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Herzog & de Meuron

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Herzog & de Meuron Architekten is a Swiss architecture firm, founded and headquartered in Basel, Switzerland in 1978. The vita of founders and senior partners Jacques Herzog and Pierre de Meuron closely paralleled one another, with both born in Zurich in 1950 and attending the Swiss Federal Institute of Technology (ETH) in Zurich, graduating in 1975. Jacques Herzog and Pierre de Meuron have been visiting professors at the Harvard University Graduate School of Design since 1994 and professors at ETH Zürich since 1999.

Herzog & de Meuron Architekten have branch offices in London, Munich, Barcelona, San Francisco and Tokyo with altogether 220 employees. Partner of Herzog & de Meuron are Harry Gugger (*1956) and Christine Binswanger (*1964). Since 2003 Robert Hösl (*1965), Ascan Mergenthaler (*1969) and five more architects are partner of the office.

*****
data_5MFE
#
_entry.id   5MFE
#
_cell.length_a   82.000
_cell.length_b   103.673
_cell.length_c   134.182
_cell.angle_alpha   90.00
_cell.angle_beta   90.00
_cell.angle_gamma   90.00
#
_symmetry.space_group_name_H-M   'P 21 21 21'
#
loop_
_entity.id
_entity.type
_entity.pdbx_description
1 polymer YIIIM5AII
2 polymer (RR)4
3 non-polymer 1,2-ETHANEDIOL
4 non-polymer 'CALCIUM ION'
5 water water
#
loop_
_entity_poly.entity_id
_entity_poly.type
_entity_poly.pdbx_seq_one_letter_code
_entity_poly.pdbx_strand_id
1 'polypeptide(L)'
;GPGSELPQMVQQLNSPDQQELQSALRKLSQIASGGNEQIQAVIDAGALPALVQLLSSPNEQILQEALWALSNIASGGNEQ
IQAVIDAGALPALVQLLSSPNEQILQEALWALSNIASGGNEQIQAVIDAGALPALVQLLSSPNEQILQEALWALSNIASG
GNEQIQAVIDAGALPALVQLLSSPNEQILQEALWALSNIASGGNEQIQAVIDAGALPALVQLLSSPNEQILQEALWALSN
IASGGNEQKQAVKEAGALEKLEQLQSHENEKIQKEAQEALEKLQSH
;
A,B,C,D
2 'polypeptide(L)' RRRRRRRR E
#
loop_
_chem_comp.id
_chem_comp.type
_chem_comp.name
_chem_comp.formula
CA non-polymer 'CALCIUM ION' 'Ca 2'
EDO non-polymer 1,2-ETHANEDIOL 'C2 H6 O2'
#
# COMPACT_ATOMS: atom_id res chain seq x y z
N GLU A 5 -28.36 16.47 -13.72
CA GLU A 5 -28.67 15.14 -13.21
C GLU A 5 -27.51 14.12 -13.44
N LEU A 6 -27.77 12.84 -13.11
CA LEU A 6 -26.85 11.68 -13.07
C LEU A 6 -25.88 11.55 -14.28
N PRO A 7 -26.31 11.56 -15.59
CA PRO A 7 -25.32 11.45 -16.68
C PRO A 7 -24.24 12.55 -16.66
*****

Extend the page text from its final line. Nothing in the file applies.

They are internationally known for their conversion of the giant Bankside Power Station in London to the new home of the Tate Museum of Modern Art (2000).
Furthermore they designed the Allianz Arena in Munich (2002-2005) and the Beijing National Stadium in Peking for the 2008 Olympic Games.
The Philharmonic Hall in Hamburg, Germany (completion ca 2009), the Miami Art Museum in Miami, Florida (completion ca 2010) and the Tate Modern 2, Bankside, London (completion ca 2012)are some of their current projects.

In 2001, Herzog & de Meuron were awarded the Pritzker Prize, the highest of honours in architecture. They received also the Stirling Prize, Laban Dance Centre (2003), the Royal Gold Medal and Praemium Imperiale (both 2007). In 2006, the New York Times Magazine called them "one of the most admired architecture firms in the world."